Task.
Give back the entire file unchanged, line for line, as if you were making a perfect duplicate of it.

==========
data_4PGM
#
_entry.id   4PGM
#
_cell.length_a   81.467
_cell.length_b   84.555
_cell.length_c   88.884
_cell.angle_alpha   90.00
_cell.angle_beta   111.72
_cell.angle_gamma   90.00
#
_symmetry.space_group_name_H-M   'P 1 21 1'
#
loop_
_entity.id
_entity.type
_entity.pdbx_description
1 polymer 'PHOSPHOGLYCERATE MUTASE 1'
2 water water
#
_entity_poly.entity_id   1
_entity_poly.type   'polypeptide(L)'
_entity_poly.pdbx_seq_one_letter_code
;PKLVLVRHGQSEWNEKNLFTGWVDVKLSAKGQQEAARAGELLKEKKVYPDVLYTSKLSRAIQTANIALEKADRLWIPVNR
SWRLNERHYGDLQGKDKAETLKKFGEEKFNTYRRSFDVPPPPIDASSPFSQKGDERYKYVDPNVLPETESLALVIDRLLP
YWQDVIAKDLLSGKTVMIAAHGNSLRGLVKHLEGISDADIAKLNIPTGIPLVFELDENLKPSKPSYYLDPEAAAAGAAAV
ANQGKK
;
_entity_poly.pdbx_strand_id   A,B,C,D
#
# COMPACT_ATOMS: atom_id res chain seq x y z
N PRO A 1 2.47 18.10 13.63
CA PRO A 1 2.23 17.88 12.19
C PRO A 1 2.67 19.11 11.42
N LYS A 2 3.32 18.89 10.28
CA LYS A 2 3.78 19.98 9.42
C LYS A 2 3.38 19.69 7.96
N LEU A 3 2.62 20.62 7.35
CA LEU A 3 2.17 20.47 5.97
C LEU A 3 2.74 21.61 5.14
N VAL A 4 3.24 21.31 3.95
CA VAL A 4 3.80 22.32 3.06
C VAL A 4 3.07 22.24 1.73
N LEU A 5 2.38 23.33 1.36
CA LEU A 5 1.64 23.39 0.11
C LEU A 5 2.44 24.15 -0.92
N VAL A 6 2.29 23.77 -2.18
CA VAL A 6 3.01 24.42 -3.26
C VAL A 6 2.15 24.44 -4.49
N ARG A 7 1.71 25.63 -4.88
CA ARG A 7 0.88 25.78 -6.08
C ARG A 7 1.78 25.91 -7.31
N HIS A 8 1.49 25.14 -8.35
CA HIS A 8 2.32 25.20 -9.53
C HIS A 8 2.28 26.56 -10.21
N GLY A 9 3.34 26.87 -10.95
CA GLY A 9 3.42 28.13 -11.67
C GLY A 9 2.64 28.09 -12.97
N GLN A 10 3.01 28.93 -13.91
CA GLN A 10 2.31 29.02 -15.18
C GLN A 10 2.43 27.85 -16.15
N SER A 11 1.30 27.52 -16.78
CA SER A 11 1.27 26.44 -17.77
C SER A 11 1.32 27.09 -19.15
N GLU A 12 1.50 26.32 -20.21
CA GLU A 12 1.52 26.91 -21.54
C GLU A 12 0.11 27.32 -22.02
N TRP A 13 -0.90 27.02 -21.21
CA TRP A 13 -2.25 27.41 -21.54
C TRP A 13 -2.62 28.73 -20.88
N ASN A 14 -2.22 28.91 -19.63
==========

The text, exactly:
data_4PGM
#
_entry.id   4PGM
#
_cell.length_a   81.467
_cell.length_b   84.555
_cell.length_c   88.884
_cell.angle_alpha   90.00
_cell.angle_beta   111.72
_cell.angle_gamma   90.00
#
_symmetry.space_group_name_H-M   'P 1 21 1'
#
loop_
_entity.id
_entity.type
_entity.pdbx_description
1 polymer 'PHOSPHOGLYCERATE MUTASE 1'
2 water water
#
_entity_poly.entity_id   1
_entity_poly.type   'polypeptide(L)'
_entity_poly.pdbx_seq_one_letter_code
;PKLVLVRHGQSEWNEKNLFTGWVDVKLSAKGQQEAARAGELLKEKKVYPDVLYTSKLSRAIQTANIALEKADRLWIPVNR
SWRLNERHYGDLQGKDKAETLKKFGEEKFNTYRRSFDVPPPPIDASSPFSQKGDERYKYVDPNVLPETESLALVIDRLLP
YWQDVIAKDLLSGKTVMIAAHGNSLRGLVKHLEGISDADIAKLNIPTGIPLVFELDENLKPSKPSYYLDPEAAAAGAAAV
ANQGKK
;
_entity_poly.pdbx_strand_id   A,B,C,D
#
# COMPACT_ATOMS: atom_id res chain seq x y z
N PRO A 1 2.47 18.10 13.63
CA PRO A 1 2.23 17.88 12.19
C PRO A 1 2.67 19.11 11.42
N LYS A 2 3.32 18.89 10.28
CA LYS A 2 3.78 19.98 9.42
C LYS A 2 3.38 19.69 7.96
N LEU A 3 2.62 20.62 7.35
CA LEU A 3 2.17 20.47 5.97
C LEU A 3 2.74 21.61 5.14
N VAL A 4 3.24 21.31 3.95
CA VAL A 4 3.80 22.32 3.06
C VAL A 4 3.07 22.24 1.73
N LEU A 5 2.38 23.33 1.36
CA LEU A 5 1.64 23.39 0.11
C LEU A 5 2.44 24.15 -0.92
N VAL A 6 2.29 23.77 -2.18
CA VAL A 6 3.01 24.42 -3.26
C VAL A 6 2.15 24.44 -4.49
N ARG A 7 1.71 25.63 -4.88
CA ARG A 7 0.88 25.78 -6.08
C ARG A 7 1.78 25.91 -7.31
N HIS A 8 1.49 25.14 -8.35
CA HIS A 8 2.32 25.20 -9.53
C HIS A 8 2.28 26.56 -10.21
N GLY A 9 3.34 26.87 -10.95
CA GLY A 9 3.42 28.13 -11.67
C GLY A 9 2.64 28.09 -12.97
N GLN A 10 3.01 28.93 -13.91
CA GLN A 10 2.31 29.02 -15.18
C GLN A 10 2.43 27.85 -16.15
N SER A 11 1.30 27.52 -16.78
CA SER A 11 1.27 26.44 -17.77
C SER A 11 1.32 27.09 -19.15
N GLU A 12 1.50 26.32 -20.21
CA GLU A 12 1.52 26.91 -21.54
C GLU A 12 0.11 27.32 -22.02
N TRP A 13 -0.90 27.02 -21.21
CA TRP A 13 -2.25 27.41 -21.54
C TRP A 13 -2.62 28.73 -20.88
N ASN A 14 -2.22 28.91 -19.63